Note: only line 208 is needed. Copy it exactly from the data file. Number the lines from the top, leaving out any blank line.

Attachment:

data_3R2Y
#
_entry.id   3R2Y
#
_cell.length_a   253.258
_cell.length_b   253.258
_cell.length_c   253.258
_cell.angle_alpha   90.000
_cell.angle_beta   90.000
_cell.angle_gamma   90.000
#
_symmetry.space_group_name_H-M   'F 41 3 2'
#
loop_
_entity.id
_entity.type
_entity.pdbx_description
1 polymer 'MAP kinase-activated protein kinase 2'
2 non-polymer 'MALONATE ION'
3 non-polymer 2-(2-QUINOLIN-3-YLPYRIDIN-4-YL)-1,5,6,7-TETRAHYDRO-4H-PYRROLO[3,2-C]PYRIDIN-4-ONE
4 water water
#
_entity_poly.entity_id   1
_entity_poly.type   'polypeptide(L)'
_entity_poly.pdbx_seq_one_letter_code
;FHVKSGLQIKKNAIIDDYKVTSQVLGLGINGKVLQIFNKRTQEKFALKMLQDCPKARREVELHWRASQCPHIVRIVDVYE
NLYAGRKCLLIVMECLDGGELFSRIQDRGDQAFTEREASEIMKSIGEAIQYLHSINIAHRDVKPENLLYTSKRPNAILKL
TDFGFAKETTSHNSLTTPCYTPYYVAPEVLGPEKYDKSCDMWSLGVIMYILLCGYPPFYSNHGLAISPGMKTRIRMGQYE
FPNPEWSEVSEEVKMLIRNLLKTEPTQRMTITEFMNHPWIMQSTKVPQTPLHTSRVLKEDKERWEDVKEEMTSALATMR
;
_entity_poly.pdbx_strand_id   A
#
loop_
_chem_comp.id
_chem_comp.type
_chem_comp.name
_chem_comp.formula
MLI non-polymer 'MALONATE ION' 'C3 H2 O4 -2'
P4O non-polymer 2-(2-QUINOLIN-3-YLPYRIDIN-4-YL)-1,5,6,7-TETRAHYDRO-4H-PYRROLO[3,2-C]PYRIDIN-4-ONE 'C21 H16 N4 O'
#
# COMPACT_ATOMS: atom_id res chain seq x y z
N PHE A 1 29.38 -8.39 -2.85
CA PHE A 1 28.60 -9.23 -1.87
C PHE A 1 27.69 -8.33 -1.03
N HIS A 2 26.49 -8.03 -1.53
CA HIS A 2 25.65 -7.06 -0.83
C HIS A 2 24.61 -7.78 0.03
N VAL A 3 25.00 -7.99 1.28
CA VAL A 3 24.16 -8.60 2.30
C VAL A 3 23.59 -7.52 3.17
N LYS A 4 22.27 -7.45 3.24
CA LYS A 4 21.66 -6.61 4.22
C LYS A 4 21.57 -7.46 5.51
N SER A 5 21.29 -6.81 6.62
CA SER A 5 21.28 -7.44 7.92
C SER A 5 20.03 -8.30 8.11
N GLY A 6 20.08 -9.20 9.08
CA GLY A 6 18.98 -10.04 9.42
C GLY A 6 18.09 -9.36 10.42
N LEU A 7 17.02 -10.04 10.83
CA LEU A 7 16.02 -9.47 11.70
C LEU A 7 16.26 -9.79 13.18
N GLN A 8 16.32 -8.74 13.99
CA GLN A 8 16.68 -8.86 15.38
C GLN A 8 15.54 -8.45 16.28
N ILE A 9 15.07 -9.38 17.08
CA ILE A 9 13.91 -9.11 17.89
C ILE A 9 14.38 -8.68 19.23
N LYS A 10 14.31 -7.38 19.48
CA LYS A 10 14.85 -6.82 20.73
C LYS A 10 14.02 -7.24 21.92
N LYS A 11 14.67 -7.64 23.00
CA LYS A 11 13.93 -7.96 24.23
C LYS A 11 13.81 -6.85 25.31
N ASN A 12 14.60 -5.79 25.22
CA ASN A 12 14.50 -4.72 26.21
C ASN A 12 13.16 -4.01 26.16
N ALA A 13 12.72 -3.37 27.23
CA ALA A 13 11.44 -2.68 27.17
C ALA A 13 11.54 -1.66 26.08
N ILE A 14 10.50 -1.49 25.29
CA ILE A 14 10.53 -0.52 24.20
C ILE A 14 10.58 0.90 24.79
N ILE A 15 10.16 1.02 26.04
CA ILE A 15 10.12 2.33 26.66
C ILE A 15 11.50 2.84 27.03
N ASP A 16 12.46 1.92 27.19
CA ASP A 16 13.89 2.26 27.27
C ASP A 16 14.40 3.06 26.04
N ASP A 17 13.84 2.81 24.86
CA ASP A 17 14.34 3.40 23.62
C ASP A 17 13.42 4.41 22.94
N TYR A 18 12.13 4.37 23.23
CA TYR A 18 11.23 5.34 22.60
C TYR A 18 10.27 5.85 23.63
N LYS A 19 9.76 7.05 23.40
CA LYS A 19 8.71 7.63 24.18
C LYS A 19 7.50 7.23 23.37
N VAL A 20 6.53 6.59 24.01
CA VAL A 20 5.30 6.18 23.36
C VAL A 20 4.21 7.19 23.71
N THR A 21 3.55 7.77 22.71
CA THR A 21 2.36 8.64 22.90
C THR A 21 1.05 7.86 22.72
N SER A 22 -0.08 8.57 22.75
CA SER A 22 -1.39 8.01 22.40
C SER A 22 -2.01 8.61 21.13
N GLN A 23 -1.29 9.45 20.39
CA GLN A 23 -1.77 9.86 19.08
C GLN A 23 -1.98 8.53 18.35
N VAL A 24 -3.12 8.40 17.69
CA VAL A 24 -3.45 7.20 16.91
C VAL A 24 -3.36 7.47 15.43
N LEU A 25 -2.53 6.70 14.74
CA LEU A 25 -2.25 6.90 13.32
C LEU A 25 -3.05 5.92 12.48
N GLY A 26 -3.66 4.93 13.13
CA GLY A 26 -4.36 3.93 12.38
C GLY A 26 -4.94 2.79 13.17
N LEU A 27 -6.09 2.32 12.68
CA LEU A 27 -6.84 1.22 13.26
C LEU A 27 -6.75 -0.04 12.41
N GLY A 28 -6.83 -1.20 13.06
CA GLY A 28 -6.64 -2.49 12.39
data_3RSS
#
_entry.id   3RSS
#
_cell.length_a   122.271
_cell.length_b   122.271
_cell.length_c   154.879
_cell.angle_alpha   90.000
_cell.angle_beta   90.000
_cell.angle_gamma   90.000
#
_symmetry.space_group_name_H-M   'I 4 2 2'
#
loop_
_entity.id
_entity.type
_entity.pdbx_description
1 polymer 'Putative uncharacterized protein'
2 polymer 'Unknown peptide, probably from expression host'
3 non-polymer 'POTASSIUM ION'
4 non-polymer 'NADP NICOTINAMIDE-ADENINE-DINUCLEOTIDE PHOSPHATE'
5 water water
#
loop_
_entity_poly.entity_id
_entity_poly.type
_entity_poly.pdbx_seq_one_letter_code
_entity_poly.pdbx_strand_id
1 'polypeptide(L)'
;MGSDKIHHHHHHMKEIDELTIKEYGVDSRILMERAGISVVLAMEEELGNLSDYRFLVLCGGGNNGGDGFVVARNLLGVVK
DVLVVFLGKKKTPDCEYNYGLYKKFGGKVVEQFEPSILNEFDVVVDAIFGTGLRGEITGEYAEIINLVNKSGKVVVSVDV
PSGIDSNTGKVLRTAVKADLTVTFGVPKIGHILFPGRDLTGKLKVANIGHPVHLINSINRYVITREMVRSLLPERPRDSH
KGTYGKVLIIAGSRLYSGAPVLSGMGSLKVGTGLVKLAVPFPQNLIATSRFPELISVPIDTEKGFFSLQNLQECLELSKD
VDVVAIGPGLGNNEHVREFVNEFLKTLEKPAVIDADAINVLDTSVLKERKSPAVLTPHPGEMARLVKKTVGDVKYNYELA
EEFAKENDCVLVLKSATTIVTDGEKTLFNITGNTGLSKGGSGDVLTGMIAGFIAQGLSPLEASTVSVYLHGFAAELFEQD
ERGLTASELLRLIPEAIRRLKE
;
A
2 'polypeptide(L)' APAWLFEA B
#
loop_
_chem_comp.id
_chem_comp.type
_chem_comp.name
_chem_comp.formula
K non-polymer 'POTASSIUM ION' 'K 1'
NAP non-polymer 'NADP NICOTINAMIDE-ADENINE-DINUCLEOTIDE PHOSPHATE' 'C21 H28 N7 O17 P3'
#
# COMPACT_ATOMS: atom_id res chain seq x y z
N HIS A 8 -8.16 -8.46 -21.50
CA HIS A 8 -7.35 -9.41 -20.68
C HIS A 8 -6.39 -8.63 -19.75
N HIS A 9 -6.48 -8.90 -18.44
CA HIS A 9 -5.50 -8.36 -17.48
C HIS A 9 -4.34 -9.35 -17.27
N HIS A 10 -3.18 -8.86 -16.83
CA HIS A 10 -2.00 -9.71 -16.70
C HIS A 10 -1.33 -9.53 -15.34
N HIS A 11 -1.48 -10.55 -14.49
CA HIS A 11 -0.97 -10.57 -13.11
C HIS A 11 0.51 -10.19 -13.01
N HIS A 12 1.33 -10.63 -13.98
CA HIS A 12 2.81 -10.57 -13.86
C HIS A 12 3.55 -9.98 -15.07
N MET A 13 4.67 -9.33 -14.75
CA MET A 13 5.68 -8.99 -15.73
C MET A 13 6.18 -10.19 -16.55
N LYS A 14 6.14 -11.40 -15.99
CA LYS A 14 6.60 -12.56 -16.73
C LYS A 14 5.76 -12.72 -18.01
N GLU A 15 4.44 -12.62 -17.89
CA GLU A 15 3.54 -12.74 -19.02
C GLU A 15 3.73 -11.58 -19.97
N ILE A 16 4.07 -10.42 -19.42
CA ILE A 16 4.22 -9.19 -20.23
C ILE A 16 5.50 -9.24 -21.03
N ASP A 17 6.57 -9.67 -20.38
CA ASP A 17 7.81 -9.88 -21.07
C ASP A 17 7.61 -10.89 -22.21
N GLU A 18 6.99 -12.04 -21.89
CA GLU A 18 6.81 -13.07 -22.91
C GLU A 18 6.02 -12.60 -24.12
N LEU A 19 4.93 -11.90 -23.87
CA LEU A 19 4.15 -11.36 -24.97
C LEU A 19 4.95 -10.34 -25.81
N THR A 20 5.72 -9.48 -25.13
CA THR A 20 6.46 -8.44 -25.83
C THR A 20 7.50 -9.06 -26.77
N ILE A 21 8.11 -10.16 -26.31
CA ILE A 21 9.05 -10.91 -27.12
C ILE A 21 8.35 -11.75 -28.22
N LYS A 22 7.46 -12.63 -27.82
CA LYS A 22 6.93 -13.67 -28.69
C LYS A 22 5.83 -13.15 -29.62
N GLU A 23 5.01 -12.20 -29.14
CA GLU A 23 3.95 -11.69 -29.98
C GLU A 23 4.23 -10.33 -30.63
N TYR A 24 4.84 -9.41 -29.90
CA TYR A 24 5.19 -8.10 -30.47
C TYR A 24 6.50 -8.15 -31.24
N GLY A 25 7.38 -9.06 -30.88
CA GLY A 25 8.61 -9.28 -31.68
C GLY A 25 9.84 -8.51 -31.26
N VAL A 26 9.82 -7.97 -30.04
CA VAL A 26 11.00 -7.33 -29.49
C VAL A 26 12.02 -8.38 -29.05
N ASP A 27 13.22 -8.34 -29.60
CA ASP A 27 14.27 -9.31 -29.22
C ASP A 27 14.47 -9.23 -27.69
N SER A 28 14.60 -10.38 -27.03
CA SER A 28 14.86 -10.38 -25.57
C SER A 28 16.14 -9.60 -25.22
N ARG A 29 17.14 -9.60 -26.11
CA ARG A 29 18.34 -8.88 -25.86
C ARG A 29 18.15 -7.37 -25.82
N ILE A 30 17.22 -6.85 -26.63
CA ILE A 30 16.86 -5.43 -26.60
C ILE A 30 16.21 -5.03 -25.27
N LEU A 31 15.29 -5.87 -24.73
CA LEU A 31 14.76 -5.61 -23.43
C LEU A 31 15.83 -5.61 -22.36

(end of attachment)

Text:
CA LEU A 19 4.15 -11.36 -24.97